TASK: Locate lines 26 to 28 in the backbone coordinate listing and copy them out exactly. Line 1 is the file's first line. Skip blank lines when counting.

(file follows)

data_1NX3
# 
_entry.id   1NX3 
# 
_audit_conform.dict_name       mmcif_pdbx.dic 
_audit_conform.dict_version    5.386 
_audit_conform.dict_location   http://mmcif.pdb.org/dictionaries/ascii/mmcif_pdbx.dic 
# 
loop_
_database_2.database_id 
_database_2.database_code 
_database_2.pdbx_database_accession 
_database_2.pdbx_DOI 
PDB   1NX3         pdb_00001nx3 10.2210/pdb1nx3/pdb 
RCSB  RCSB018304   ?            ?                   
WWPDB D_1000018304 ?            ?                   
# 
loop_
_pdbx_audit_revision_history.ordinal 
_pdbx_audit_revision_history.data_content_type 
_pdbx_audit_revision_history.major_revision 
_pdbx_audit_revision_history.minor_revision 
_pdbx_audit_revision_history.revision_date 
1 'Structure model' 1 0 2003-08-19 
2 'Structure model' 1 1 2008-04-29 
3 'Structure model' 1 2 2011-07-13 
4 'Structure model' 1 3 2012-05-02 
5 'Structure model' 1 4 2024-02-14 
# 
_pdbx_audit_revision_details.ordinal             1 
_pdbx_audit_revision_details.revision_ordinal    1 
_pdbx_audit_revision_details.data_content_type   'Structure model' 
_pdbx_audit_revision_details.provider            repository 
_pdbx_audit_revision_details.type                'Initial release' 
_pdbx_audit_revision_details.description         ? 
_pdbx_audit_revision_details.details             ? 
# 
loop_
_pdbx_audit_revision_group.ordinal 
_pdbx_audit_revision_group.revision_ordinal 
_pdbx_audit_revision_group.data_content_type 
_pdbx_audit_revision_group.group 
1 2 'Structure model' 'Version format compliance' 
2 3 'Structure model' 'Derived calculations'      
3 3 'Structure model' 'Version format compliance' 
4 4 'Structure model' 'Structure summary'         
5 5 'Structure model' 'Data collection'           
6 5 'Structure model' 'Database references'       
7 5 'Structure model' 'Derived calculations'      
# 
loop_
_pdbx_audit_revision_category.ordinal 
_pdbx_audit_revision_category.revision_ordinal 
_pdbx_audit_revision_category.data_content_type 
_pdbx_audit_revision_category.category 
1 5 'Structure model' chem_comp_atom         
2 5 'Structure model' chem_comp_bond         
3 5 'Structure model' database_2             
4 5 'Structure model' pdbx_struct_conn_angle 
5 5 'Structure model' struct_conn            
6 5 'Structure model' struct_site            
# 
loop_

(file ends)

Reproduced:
3 'Structure model' 1 2 2011-07-13 
4 'Structure model' 1 3 2012-05-02 
5 'Structure model' 1 4 2024-02-14 